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12-15 August 2018
Europe/Berlin timezone

4D in vivo blood flow mapping using SPIM-µPIV in the zebrafish heart

Not scheduled


Pfotenhauerstraße 108 01307 Dresden Germany
Poster Light sheet fluorescence microscopy Neurobiology applications of light sheet microscopy


Jonathan Taylor


Light sheet microscopy is an ideal tool for precision mapping of flow fields on a microscopic scale, due to its optical similarities with particle image velocimetry, which on a macroscopic scale is a mature technique in fields such as aerospace engineering. Several challenges exist that mean it is difficult to obtain high-quality 3D velocity data in a living sample, but we will show how optical gating allows us to enhance the measurement quality dramatically, by applying statistically rigourous correlation-averaging techniques on the periodic flow within the beating heart.

We show how our approach enables high-precision mapping of blood flow throughout the heartbeat, and quantification of actual pumped volumes in the presence of flow regurgitation. We explore the repeatability of the flow across heartbeats, as well as the distinction between blood plasma flow and transport of the red blood cells themselves. Finally, we present preliminary results showing recovery of the out-of-plane velocity component, permitting full 3-dimension, 3-component velocity mapping throughout the heartbeat.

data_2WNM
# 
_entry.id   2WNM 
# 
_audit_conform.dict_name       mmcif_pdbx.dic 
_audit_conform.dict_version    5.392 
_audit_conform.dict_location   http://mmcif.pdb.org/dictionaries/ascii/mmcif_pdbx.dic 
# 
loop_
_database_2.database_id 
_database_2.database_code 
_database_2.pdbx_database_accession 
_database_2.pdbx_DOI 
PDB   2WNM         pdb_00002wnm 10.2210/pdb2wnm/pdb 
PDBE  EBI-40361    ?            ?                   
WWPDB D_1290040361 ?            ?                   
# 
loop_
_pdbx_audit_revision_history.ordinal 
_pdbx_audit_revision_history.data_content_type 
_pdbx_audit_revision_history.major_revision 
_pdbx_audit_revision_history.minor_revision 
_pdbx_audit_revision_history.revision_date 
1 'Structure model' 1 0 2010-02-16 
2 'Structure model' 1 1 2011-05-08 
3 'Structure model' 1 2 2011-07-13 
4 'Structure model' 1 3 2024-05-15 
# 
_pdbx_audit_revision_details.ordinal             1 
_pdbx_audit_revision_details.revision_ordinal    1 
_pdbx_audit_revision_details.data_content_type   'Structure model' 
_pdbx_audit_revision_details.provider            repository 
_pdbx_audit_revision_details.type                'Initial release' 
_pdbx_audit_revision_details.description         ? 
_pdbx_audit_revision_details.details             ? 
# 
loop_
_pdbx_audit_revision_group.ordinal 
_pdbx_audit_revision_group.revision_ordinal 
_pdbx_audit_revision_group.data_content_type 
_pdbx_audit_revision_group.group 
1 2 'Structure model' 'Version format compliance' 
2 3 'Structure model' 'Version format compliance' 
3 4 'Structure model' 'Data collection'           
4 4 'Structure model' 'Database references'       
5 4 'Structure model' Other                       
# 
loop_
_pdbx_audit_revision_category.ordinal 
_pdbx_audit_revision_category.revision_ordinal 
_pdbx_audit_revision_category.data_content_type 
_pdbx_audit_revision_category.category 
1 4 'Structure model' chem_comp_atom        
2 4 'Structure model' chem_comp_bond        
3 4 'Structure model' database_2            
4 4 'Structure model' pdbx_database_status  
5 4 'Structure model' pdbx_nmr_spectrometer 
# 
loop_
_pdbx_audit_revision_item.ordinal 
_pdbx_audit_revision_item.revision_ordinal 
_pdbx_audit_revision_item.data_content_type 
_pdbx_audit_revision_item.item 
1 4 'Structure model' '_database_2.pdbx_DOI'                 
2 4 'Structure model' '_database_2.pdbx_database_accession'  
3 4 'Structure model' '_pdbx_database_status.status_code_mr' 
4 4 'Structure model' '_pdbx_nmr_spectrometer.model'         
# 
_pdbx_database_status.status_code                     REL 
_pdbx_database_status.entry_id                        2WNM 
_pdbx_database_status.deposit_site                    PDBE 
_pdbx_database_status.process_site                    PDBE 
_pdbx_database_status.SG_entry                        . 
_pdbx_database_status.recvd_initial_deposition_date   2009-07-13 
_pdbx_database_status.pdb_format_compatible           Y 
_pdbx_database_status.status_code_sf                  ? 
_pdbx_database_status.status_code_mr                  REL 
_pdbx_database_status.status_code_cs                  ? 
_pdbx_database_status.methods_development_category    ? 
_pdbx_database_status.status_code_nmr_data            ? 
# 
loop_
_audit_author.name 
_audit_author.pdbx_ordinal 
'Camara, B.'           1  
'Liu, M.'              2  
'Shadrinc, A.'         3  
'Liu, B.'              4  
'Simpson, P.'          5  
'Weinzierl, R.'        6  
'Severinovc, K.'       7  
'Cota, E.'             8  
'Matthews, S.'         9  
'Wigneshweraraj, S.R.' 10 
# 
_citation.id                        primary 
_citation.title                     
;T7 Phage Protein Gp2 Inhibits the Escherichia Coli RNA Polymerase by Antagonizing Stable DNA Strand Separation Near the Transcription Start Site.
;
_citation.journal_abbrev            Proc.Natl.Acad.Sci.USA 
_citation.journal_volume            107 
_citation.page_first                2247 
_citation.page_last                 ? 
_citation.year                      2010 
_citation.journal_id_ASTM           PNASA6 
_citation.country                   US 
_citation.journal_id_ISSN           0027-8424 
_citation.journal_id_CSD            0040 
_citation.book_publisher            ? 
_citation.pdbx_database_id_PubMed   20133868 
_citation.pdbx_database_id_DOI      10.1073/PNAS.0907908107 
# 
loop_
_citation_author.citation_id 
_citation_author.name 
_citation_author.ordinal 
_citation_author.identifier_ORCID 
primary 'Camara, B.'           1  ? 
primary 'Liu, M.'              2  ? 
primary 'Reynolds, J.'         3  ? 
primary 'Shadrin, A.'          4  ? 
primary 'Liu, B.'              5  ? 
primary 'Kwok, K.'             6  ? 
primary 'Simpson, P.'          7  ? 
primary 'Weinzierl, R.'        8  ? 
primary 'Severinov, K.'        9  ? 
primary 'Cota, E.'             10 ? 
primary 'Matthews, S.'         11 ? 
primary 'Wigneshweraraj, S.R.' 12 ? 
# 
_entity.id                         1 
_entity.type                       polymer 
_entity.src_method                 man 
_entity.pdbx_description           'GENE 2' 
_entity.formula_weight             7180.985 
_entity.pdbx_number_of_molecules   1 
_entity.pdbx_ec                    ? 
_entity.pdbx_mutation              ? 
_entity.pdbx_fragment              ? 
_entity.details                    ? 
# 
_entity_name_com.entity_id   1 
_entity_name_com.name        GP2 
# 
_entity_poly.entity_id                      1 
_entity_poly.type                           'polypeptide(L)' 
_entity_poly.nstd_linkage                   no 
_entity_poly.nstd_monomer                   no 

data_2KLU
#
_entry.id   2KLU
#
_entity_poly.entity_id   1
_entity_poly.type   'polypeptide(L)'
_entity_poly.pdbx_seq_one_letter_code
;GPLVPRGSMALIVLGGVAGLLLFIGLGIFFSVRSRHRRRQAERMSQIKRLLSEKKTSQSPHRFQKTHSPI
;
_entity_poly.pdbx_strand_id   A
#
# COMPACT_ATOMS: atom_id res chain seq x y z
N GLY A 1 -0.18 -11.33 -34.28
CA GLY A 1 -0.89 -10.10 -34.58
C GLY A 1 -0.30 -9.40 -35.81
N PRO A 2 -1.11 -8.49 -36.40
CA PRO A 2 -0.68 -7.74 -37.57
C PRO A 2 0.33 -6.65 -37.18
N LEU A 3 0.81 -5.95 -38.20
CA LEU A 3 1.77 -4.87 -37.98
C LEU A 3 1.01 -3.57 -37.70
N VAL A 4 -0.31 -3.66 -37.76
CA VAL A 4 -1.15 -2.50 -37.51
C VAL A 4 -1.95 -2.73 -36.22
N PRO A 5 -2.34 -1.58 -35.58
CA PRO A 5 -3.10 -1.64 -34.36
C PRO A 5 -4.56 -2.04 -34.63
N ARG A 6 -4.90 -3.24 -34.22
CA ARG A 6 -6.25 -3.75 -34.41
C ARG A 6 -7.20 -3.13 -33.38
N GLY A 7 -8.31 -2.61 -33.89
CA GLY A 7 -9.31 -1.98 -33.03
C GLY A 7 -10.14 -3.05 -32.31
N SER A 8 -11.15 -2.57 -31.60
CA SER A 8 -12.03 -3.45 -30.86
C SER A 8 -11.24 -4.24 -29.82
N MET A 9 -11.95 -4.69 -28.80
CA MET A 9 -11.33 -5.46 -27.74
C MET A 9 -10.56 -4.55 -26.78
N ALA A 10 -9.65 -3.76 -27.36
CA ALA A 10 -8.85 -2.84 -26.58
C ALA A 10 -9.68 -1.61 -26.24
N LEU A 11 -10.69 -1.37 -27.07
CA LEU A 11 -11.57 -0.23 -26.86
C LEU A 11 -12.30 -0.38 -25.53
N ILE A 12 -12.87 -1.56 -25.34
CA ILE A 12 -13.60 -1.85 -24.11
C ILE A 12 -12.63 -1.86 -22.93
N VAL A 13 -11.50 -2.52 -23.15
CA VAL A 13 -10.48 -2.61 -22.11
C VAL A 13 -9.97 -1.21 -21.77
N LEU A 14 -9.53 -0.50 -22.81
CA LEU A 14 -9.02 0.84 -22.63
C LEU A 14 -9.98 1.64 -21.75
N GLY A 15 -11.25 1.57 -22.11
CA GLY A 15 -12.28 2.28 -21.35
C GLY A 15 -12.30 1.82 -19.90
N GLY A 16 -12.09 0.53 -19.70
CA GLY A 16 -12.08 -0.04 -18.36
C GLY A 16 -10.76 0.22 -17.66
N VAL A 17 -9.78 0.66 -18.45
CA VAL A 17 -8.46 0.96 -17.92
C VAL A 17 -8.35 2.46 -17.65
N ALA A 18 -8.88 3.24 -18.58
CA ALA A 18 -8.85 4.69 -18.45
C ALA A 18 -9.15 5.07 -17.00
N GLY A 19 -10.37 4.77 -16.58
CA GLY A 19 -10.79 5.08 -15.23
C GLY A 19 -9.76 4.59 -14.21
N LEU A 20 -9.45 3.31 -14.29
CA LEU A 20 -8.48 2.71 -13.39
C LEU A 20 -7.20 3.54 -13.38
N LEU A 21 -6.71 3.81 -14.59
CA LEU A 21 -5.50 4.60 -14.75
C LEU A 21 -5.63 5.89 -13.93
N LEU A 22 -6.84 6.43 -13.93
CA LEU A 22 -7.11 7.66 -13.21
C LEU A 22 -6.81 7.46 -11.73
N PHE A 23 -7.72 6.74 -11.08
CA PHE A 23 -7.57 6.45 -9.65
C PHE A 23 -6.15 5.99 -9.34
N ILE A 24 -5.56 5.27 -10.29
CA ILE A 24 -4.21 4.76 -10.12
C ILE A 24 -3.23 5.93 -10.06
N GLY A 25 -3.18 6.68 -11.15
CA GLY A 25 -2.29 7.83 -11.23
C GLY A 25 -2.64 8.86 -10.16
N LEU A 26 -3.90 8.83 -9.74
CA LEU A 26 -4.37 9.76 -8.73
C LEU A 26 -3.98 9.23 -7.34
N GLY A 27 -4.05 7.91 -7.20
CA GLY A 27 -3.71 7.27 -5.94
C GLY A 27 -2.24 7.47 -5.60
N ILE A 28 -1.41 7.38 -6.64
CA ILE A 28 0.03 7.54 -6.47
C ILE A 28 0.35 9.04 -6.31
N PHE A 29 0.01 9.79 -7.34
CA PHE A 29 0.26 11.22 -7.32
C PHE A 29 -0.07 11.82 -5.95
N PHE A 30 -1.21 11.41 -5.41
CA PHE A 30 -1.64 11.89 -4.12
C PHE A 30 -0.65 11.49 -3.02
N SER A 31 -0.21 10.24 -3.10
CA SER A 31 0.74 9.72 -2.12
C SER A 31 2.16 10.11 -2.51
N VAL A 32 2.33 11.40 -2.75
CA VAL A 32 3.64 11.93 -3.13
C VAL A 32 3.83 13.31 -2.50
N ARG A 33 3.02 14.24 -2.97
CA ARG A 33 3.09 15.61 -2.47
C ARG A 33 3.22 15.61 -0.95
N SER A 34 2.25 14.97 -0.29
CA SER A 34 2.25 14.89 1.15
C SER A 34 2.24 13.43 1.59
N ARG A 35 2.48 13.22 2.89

Our novel results illustrate the applicability of SPIM-μPIV as a reliable, truly non-invasive in vivo microfluidics imaging modality, with no need for micro-injection of fluorescent beads. We propose this will enable researchers to merge quantitative flow and structure information in 4D as an input and validation for computational models of heart mechanics.

Affiliation Glasgow University, UK
Terms and Conditions Yes

Primary authors

Vytautas Zickus (University of Edinburgh) Jonathan Taylor

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